Socrates was sufficiently arrogant as to believe that he was among the wisest of men, certainly wiser than those who were sitting in judgement of him and prepared to sentence him to death. Yet, Socrates’ concept of wisdom had less to do with knowledge per se than with understanding. Specifically, he understood that he did not know everything there was to know, in contrast to many others who purported to wisdom based on what they did know. And it is within this context that Plato, summarizing his elder’s self-defense, quotes his teacher’s adage that “the unexamined life is not worth living . . .” Socrates was, of course, a scholar driven by the thirst for knowledge and for virtue that resulted from self-reflection and inquiry and from engaging in discourse with other learned men. Not for nothing is his name associated with the practice among many law professors of calling out students rather than passively awaiting acceptance of the offer of dialogue. He was an instigator of intellectual discourse because he believed it essential for the mental and moral development of humanity. As Plato proceeded to speak for his teacher, he included a parable about the distinction between knowledge and wisdom:
“Finally I went to the craftsmen, for I was conscious of knowing practically nothing, and I knew that I would find that they had knowledge of many fine things. In this I was not mistaken; they knew things I did not know, and to that extent they were wiser than I. But, gentlemen of the jury, the good craftsmen seemed to me to have the same fault as the poets: each of them, because of his success at his craft, thought himself very wise in other most important pursuits, and this error of theirs overshadowed the wisdom they had, so that I asked myself, on behalf of the oracle, whether I should prefer to be as I am, with neither their wisdom nor their ignorance, or to have both. The answer I gave myself and the oracle was that it was to my advantage to be as I am. As a result of this investigation, gentlemen of the jury, I acquired much unpopularity . . .”
The notion of an “unexamined life” lies at the heart of Socratic thought. Many individuals extrapolate on the basis of limited data or information and dare to arrive at a conclusion to which they hold fast, resistant to the further accumulation and analysis of information that could undermine that conclusion. Too few, Socrates and his prized student believed, were willing to dedicate themselves to the continuous pursuit of knowledge and to question those conclusions at which they had arrived. Knowledge, in other words, held no end-state; rather, it was a continuous, lifelong pursuit.
In Plato’s Apology, Socrates famously states that the unexamined life is “not worth living.” In broad terms, Socrates is referring to a life of philosophical contemplation, one devoted to thinking about the big questions, as it were.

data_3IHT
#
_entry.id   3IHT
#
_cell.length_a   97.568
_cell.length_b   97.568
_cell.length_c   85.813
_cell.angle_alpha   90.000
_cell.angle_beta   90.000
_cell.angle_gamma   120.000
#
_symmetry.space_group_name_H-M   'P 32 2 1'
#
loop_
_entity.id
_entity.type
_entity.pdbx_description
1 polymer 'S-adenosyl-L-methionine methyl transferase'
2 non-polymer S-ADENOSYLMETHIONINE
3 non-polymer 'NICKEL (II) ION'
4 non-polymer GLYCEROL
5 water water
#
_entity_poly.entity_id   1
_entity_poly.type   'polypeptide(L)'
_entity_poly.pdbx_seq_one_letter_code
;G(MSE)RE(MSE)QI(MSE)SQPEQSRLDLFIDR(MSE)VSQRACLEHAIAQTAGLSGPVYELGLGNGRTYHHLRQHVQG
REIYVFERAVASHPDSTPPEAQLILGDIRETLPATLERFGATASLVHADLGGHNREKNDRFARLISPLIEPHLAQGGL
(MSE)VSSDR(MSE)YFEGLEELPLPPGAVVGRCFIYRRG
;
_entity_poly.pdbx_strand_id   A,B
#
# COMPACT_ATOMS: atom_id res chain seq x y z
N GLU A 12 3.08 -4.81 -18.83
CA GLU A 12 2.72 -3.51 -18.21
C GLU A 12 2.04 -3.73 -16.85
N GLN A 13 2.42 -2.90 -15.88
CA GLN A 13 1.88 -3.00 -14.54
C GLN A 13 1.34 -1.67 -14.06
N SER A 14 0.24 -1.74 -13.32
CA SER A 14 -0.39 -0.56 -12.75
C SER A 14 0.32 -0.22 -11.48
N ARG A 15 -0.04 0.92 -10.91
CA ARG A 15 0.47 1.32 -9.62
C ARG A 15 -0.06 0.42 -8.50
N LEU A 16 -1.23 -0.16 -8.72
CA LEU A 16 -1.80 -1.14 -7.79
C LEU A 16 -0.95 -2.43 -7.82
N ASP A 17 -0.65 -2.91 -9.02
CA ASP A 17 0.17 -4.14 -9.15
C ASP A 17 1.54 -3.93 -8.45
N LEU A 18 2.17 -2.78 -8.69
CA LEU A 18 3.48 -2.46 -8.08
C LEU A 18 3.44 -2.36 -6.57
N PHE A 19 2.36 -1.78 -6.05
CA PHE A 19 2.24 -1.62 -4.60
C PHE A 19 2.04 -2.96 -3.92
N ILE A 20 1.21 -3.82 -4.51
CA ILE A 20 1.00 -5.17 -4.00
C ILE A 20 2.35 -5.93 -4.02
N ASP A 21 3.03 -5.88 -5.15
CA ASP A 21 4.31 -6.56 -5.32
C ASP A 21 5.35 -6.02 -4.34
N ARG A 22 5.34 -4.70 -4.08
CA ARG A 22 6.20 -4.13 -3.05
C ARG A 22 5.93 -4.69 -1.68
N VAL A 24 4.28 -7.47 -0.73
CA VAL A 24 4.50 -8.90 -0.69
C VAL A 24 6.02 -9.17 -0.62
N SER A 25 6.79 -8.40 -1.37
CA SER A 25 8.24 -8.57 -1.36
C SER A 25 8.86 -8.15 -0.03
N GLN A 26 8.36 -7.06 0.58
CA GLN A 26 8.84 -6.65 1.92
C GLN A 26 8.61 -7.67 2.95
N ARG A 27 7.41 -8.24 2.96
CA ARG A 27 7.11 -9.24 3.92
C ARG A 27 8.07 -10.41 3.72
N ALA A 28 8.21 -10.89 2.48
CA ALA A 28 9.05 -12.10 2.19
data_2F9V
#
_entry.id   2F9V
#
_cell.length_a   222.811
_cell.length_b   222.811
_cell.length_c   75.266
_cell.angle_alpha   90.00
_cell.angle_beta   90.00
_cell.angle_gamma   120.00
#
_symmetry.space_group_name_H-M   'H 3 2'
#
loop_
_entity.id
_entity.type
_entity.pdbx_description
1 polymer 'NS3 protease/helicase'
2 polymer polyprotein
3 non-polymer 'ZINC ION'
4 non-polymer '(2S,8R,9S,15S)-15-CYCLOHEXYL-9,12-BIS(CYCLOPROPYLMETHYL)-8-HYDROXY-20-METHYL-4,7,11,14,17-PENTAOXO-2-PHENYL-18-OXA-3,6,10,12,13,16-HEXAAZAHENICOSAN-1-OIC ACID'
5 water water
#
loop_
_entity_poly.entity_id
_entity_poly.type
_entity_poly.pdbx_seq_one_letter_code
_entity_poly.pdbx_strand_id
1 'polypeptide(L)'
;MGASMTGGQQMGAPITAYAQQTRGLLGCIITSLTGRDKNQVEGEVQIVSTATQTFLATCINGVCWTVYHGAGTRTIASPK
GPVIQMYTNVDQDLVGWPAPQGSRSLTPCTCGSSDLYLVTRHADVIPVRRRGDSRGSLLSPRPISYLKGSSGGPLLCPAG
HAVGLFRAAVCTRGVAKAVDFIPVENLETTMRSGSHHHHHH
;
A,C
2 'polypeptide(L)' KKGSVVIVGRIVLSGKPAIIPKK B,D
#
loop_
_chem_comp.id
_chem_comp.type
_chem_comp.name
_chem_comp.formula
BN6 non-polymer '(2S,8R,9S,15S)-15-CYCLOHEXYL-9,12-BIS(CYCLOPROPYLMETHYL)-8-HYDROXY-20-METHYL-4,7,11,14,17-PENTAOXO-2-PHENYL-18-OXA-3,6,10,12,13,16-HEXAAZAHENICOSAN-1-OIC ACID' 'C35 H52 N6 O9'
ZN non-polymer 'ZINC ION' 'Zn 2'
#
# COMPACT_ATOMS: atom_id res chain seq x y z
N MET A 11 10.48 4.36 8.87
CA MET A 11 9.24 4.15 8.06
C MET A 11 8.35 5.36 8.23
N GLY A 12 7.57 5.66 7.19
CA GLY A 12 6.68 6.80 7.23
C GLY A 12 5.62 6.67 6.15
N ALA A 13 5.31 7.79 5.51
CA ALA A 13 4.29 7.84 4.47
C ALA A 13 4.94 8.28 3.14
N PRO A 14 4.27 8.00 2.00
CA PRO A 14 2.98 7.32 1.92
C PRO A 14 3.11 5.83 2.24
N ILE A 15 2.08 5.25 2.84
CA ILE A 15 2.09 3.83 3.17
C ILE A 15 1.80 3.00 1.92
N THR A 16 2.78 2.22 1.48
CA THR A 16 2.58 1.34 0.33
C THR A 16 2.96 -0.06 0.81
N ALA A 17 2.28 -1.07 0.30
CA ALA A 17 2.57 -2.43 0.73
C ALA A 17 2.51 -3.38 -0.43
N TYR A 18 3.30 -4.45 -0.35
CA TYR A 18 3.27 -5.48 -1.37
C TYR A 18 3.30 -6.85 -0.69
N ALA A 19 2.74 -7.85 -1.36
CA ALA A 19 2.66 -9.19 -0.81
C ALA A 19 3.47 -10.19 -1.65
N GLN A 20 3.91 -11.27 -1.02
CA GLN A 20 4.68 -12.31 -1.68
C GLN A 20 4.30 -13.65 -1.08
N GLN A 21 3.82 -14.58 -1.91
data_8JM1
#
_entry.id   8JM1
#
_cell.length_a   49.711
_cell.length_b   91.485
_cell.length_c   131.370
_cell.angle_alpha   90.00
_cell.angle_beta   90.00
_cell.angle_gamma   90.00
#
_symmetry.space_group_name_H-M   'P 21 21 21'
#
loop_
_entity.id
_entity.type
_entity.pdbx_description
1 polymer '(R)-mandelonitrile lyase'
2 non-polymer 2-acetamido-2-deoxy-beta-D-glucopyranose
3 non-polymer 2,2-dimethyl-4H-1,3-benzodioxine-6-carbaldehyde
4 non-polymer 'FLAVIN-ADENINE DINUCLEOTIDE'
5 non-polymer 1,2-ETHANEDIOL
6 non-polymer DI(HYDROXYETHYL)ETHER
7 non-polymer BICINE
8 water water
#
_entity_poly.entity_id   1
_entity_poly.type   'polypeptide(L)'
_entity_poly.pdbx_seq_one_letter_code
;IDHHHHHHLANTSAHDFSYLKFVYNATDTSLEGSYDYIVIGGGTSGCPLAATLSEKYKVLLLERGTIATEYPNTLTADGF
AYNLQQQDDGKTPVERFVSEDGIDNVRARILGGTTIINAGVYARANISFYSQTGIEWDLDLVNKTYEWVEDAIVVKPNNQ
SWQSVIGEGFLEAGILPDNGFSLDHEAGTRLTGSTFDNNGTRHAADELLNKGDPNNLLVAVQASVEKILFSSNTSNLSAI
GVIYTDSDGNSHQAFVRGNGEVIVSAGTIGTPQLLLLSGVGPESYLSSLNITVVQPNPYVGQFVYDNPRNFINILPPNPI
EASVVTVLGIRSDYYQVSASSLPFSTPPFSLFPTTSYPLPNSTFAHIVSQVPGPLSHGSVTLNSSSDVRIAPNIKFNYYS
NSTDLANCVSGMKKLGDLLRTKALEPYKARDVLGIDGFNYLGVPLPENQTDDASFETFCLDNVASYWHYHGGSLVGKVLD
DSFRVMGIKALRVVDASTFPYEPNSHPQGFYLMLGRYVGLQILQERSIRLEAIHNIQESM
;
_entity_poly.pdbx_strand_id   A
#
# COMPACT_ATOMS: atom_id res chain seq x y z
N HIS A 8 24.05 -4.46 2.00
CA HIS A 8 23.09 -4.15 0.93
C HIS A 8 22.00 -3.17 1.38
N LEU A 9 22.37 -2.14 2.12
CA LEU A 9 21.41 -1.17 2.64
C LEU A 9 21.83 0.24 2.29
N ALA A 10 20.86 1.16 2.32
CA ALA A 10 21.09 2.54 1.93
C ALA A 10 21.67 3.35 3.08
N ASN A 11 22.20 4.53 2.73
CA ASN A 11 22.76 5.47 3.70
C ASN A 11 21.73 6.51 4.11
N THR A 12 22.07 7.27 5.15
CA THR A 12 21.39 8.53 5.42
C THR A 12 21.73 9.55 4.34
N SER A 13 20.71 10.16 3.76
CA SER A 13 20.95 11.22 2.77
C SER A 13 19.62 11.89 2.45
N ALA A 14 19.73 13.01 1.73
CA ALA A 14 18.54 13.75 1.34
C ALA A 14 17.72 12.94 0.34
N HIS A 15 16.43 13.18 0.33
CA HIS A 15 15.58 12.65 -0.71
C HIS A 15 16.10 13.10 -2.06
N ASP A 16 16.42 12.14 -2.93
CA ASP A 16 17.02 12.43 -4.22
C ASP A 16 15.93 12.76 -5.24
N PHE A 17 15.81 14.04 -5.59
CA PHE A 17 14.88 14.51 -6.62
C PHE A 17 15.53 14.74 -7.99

But for Socrates philosophy is primarily defined in ethical terms. This simply means that he is concerned with how we should live our lives. This stands in stark contrast to those philosophers who came before him (the Pre-Socratics), whose main focus was on grand thoughts about the universe, raising issues that today would be dealt with by natural science.
On the face of it, it seems that Socrates is guilty of an exaggeration. An unexamined life impoverished? Sure. Unfulfilled? Possibly. But not worth living? Surely not?
However, it’s important to understand that for Socrates the examined life is a virtuous life, one characterized by the development of moral excellence. Different people have different ideas about what is virtuous, and different cultures too, but Socrates insists that all the virtues are ultimately as one.
Crucially, Socrates also regards virtue as being synonymous with knowledge. That being the case, we can see how the unexamined life would be a life marred both by ignorance and lack of moral excellence. Even if we don’t accept that such a life is “not worth living,” we can still gain a better understanding of the point that Socrates is trying to make.
Basically, the "examined life" for Socrates is one in which a person tries constantly to achieve virtue. This is what Socrates felt that he was doing with his entire life's work. Socrates says that the best thing that a human being can possibly do is to talk to other people about virtue. What such a person would be doing is examining life and society. Such a person would be trying to figure out what is virtuous for people and for society. This would be the examined life. It would be one in which a person was constantly examining him or herself and the society in which he or she lived. The point would be to ensure that the person and the society were being as virtuous as possible.